A study - albeit from 2000 - on the local economic impacts of dragon tourism in Indonesia notes that there is “an estimated 60% leakage from the charter boat sector and 90% leakage from public transport revenues after taking into account payment of local wages” - meaning locals only get a fraction of the money from those visiting the Komodo Islands. A more recent study, from 2022, estimates wider Indonesian tourism leakage at “between 50% and 80%” - so the issue has not improved much since. But by training locals to be kayak guides or boat skippers, you can begin to address leakage - and make tourism work for locals.
On Flores, adventure tourism training has begun that shift. Long before launching kayak training, Ricky and co. were training locals to be dive guides.
“We’ve trained around 50 divemasters,” he says. “Out of all the people that we trained in diving, I think 70% of them got into the industry - and got to explore the whole archipelago of Indonesia. They've all built houses in their home villages. The rest will follow. It's creating safety nets for them and their families.”
Ica says that “there are [Flores natives] who went to work in Java and Bali who have come home now.” She notes that “youngsters need a role model. If they see someone they know in the top position in a company, they see a future there.”
One particularly notable role model was Sary, a Komodo local, who began as an intern at Wicked, and later became the first female divemaster in Indonesia.
“It was the first time a local woman was able to enter this kind of industry,” says Ica. “We are a patriarchy and she came from a very strict Muslim background, and is working in the diving industry where people wear bikinis and things like that. But Sary proved the economic benefits to her family were huge; their [finances] increased significantly. The impact is tangible. There were a lot of women after that. Our third batch of trainees was all women.
"Before this training, people hadn't really accessed the private sector, because you don't see people around in the sector. Their only dream is to become a civil servant. We tried to recruit students from the provincial school [in Flores], and a lot of their parents have left to work in palm oil in Borneo. For some, their dream is just to celebrate Christmas with their family. With this programme, they have the opportunity to bring back their family, build a house and buy a rice field. I asked a student after two years where his sisters would study, and he said that now that he has the money to pay for them, they can go and study to be doctors.
“It’s a real big change in the mindset of the people in the village. We tried to expand the project to the mountains too, because it’s good to mix the culture within the coastal community and the people from the mountains, so that these people can also get the benefit of the tourism.”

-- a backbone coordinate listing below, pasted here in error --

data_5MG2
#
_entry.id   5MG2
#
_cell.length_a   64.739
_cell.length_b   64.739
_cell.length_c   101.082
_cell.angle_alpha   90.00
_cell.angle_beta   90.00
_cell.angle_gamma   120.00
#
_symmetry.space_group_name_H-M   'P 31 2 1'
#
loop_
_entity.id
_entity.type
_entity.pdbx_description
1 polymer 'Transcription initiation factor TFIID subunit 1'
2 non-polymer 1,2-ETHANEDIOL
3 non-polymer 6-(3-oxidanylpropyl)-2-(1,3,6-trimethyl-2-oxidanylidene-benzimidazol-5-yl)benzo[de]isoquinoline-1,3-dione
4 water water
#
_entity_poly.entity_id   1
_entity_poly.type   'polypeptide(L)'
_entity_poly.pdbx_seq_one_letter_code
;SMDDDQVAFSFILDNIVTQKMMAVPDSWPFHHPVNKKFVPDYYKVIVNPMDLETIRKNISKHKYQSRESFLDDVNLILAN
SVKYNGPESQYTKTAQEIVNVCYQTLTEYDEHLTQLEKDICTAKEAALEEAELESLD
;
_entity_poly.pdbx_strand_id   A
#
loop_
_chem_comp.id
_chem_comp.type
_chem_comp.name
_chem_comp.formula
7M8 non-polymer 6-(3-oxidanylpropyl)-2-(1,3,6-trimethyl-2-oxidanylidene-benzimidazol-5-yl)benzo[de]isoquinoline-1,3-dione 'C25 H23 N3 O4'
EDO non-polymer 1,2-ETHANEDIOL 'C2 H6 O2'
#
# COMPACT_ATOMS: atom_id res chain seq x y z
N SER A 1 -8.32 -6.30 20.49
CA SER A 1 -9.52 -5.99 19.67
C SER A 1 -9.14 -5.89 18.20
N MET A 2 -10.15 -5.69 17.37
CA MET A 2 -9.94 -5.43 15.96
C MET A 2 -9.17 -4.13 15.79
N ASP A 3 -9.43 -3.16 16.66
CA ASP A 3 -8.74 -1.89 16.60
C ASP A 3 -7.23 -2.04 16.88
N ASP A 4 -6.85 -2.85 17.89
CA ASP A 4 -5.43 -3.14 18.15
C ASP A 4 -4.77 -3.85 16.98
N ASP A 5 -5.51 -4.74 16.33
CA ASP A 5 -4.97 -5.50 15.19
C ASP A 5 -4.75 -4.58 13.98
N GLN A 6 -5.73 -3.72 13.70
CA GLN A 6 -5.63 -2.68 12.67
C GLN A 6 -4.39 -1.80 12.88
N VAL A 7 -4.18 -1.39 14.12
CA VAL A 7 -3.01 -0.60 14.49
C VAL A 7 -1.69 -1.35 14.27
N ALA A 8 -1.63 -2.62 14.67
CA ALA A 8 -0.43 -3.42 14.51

There is a tourism school in Flores now - and role models aplenty. Today, there are female dive guides across Indonesia and locals lead the dive industry in Flores. The hope is that kayaking will follow suit - providing more jobs and diversification.
“Kayaking seems to be rolling relatively fast now,” Ricky says. “Tourism here is moving faster here now. 15 years ago only the hardened traveller had heard of Indonesia. Thailand was the place to go, but Indonesia is now an easy country to travel through. That's shown to locals that they need to develop staff in Indonesia to accommodate guests and compete in Southeast Asia.
“There's only going to be so many divemasters that you can train, and then all of the positions on Flores will be filled. So, what's next for people who need opportunities to feed their families? That's how I see it benefitting the local area.”
We're not just looking at Komodo. You have Raja Ampat, 1000 islands in Java, east Indonesia...
Traditionally, the economy of Flores has been agriculture - rice, bamboo, bananas or livestock, plus the local government roles, shops, and so on. “If a guide is out 25 days of a month, they can get seven times the minimum wage,” says Ricky. He believes that kayaking could become a huge pull to Indonesia.
“We're not just looking at Komodo,” Ricky says. “You have Raja Ampat, 1000 islands in Java, east Indonesia, you have Sumatra - and massive lakes in-land, so it just makes sense to be in this industry; competing with Vietnam and Thailand.”
Ica agrees. “It’s a good opportunity to spread tourism around Indonesia. It's good for local economic development, it's good for jobs and to reduce the number of people from Flores working in palm oil, and forced to leave their families.”
In Indonesia, where sharks swim, mantas speed and dragons roam the land, the power of a paddle stroke extends far beyond the glimmering blue of the water.
Inspired? Check our kayaking and hiking adventure in Indonesia, which helps to directly support the training of guides on Flores!